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Shabbat Comes to the White House

January 10, 2012 | by staff

Jacob Lew is appointed White House Chief of Staff. Is that good for the Jews?

First it was Joe Lieberman gaining notoriety as an Orthodox Jew running (unsuccessfully) for Vice President in 2000. Now comes the announcement of Jacob Lew being appointed by President Obama to serve in the powerful position of White House Chief of Staff.

Lew and his wife Ruth have a home in the Bronx, where they are members of the Hebrew Institute of Riverdale. They also have an apartment in Washington and attend Congregation Beth Shalom of Potomac. They have two grown children.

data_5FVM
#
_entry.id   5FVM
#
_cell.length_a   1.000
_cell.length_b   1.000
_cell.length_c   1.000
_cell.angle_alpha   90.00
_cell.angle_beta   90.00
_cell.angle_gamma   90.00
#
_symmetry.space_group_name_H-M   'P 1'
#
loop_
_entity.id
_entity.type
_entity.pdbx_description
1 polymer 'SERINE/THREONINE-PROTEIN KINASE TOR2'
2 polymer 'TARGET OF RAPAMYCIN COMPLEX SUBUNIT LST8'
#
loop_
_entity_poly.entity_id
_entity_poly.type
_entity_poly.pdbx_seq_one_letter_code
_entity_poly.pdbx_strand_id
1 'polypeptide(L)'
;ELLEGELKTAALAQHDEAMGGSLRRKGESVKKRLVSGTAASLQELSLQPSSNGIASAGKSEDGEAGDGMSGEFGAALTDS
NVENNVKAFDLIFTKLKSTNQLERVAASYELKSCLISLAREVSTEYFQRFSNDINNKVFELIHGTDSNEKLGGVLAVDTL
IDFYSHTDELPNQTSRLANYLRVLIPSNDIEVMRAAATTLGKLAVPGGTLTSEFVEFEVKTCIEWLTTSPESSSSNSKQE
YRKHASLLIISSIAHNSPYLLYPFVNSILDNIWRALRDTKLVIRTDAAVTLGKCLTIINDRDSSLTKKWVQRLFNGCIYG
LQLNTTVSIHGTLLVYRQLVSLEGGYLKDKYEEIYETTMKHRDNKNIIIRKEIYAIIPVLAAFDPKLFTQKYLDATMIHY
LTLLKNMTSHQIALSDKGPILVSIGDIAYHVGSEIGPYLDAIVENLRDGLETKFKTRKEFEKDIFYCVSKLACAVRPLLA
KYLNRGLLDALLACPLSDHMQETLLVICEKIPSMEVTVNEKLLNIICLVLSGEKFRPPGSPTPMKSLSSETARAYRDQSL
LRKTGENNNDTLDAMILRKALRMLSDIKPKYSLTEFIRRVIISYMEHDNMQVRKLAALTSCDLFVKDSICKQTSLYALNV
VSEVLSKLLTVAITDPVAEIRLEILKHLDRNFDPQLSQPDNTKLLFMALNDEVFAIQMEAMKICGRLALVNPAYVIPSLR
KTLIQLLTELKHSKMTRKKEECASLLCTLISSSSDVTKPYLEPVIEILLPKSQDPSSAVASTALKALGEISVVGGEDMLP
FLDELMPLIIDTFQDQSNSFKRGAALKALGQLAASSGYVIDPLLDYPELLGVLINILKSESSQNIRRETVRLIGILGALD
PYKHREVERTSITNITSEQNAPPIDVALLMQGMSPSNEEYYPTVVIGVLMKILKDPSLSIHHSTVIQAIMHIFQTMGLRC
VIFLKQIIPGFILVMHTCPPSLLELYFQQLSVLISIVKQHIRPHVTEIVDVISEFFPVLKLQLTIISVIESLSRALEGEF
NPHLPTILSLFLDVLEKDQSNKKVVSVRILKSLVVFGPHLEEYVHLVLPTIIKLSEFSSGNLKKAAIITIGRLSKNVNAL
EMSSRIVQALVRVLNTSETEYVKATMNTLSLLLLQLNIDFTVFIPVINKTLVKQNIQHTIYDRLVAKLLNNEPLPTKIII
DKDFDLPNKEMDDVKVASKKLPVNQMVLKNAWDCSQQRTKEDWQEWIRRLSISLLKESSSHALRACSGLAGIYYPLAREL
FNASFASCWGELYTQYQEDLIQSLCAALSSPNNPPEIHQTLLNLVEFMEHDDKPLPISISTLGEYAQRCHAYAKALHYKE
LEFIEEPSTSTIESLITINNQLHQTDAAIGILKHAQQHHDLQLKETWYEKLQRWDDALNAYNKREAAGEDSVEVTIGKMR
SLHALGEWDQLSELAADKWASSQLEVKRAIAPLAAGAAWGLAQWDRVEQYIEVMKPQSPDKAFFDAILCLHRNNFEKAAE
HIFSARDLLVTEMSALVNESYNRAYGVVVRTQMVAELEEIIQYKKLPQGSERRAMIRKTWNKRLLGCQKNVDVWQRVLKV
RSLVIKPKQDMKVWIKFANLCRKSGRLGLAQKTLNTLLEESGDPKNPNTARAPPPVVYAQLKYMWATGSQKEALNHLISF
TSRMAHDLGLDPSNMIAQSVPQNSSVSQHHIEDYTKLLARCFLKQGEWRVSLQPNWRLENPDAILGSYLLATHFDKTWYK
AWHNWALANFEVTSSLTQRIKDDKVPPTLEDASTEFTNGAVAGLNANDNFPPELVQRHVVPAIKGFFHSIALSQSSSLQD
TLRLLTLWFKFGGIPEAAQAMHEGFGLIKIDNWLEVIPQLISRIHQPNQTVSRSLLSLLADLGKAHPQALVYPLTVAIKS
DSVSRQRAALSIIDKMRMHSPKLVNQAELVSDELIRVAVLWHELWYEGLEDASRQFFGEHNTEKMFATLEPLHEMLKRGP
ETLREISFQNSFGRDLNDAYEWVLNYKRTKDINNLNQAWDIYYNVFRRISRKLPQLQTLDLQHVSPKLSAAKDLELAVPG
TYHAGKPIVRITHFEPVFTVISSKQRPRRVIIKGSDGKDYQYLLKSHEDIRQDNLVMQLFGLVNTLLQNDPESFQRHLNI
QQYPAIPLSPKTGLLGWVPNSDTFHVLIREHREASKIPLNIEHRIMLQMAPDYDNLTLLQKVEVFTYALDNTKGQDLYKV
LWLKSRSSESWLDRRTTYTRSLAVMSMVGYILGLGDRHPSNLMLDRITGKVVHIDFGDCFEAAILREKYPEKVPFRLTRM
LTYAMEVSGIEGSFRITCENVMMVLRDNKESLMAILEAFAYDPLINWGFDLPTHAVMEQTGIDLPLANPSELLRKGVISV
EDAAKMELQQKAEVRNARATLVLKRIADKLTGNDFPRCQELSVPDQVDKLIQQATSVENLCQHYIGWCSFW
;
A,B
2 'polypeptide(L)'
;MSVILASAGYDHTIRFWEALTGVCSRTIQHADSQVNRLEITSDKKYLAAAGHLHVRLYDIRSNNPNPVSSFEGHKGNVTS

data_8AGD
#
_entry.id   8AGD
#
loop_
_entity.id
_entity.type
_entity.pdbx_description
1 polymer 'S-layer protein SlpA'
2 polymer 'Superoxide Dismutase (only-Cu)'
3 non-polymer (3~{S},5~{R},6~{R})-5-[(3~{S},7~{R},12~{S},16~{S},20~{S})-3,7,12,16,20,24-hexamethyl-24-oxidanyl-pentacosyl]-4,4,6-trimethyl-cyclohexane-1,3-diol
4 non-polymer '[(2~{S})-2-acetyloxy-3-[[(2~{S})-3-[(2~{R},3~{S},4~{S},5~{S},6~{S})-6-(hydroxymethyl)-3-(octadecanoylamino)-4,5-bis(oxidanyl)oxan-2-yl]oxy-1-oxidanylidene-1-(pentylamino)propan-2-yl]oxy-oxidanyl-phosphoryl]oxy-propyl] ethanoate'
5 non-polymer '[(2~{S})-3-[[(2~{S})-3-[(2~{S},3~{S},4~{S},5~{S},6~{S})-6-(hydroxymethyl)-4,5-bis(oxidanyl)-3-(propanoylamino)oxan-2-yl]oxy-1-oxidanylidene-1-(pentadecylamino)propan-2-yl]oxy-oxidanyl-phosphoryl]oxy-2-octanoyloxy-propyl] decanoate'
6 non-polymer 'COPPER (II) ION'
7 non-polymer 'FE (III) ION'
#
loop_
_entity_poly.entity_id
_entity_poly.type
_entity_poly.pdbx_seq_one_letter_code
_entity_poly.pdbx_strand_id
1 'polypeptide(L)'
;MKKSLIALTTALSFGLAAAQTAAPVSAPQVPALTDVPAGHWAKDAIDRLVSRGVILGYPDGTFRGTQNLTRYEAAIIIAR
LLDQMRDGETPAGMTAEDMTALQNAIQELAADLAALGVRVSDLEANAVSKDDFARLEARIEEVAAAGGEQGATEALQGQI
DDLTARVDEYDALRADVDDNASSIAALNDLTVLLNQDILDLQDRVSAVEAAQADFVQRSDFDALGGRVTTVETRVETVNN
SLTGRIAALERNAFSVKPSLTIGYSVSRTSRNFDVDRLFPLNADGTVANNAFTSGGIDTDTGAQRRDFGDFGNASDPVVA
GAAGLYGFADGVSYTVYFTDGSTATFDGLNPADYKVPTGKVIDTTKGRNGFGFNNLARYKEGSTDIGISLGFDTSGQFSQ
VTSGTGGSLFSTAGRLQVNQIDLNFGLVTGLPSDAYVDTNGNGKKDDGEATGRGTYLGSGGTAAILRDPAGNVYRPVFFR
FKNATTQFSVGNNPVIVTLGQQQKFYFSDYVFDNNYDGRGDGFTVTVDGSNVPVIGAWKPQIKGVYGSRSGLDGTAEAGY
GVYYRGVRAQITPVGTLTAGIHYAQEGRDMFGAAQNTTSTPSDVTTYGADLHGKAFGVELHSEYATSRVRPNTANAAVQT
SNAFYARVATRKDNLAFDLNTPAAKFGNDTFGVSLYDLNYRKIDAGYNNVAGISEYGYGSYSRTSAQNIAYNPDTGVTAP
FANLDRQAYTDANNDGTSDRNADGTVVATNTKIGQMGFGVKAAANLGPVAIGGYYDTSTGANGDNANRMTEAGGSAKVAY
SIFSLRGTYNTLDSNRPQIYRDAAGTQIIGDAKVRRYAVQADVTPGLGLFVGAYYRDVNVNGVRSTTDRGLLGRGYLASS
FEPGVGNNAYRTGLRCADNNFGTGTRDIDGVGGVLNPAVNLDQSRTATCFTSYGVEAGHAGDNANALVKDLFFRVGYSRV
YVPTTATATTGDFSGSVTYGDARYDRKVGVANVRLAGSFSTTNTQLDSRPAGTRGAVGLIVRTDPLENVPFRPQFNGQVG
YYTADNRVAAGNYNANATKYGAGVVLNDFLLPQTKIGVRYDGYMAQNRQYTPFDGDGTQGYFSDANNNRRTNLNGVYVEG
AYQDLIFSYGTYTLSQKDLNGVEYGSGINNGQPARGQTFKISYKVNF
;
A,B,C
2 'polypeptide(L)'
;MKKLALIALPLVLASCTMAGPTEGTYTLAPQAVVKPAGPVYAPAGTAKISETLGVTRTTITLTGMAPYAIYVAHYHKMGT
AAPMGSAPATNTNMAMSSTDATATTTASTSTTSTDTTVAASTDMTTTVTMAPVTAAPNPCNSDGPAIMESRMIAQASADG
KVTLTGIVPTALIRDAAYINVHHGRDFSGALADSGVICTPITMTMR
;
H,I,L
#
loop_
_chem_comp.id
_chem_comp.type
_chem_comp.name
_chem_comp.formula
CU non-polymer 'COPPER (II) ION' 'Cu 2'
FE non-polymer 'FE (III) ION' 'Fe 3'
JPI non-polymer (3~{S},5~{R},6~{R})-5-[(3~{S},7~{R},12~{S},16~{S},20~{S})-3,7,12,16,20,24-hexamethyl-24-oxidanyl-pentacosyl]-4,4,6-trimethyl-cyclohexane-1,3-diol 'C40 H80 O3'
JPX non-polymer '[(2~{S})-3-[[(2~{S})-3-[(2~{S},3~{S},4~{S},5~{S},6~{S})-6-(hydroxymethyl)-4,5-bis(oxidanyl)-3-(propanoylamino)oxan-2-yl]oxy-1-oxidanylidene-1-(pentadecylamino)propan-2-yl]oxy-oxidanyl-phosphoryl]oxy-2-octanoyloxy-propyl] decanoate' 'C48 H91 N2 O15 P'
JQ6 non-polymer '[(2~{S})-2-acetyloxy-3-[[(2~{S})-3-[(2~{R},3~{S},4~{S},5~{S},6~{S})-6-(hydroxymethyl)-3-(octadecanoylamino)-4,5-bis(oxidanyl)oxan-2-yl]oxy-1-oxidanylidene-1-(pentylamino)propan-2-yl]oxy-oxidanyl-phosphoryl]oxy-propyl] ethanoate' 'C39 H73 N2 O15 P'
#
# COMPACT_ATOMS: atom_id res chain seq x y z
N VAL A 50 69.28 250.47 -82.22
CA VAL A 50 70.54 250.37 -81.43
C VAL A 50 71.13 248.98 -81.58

Lew observes Shabbat, which means that he leaves the office on Friday afternoons in time to get home before sundown, and for the next 25 hours does not use electricity, including the telephone.

Under the headline, "Lew Didn't Answer Earthly Authority," NBC News describes that while working for Clinton, Lew’s home phone rang one Saturday. He didn’t answer and the President’s voice could be heard from the answering machine, urging him to pick up the phone. Clinton said he understood the sanctity of the Sabbath, but that the call was important – and that “God would understand.”

Here’s the question: Is having an observant Jew in such a powerful position “good for the Jews”?

Is it good for the Lews?

Share your comments in the box below.

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